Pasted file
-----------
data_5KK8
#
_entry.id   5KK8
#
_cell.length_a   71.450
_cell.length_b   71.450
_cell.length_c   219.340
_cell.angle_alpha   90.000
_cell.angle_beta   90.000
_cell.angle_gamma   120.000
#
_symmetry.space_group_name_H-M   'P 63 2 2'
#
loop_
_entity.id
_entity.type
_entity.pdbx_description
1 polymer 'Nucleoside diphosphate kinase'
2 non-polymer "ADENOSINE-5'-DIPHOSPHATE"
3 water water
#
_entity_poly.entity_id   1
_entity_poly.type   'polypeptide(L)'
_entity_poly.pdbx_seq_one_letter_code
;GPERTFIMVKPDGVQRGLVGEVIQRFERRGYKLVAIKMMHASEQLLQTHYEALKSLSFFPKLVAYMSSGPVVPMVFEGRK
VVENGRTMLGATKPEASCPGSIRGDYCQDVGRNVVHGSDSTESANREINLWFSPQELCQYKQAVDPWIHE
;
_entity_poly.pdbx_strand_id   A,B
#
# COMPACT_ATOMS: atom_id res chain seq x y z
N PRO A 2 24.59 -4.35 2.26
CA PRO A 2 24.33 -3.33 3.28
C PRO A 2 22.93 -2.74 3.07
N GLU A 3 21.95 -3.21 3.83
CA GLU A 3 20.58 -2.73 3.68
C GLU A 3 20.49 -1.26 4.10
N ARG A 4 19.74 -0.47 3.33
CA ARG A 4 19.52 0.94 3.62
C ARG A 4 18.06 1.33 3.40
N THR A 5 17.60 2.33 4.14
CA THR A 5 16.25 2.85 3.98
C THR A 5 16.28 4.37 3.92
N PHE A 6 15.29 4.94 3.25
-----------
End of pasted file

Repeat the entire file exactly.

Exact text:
data_5KK8
#
_entry.id   5KK8
#
_cell.length_a   71.450
_cell.length_b   71.450
_cell.length_c   219.340
_cell.angle_alpha   90.000
_cell.angle_beta   90.000
_cell.angle_gamma   120.000
#
_symmetry.space_group_name_H-M   'P 63 2 2'
#
loop_
_entity.id
_entity.type
_entity.pdbx_description
1 polymer 'Nucleoside diphosphate kinase'
2 non-polymer "ADENOSINE-5'-DIPHOSPHATE"
3 water water
#
_entity_poly.entity_id   1
_entity_poly.type   'polypeptide(L)'
_entity_poly.pdbx_seq_one_letter_code
;GPERTFIMVKPDGVQRGLVGEVIQRFERRGYKLVAIKMMHASEQLLQTHYEALKSLSFFPKLVAYMSSGPVVPMVFEGRK
VVENGRTMLGATKPEASCPGSIRGDYCQDVGRNVVHGSDSTESANREINLWFSPQELCQYKQAVDPWIHE
;
_entity_poly.pdbx_strand_id   A,B
#
# COMPACT_ATOMS: atom_id res chain seq x y z
N PRO A 2 24.59 -4.35 2.26
CA PRO A 2 24.33 -3.33 3.28
C PRO A 2 22.93 -2.74 3.07
N GLU A 3 21.95 -3.21 3.83
CA GLU A 3 20.58 -2.73 3.68
C GLU A 3 20.49 -1.26 4.10
N ARG A 4 19.74 -0.47 3.33
CA ARG A 4 19.52 0.94 3.62
C ARG A 4 18.06 1.33 3.40
N THR A 5 17.60 2.33 4.14
CA THR A 5 16.25 2.85 3.98
C THR A 5 16.28 4.37 3.92
N PHE A 6 15.29 4.94 3.25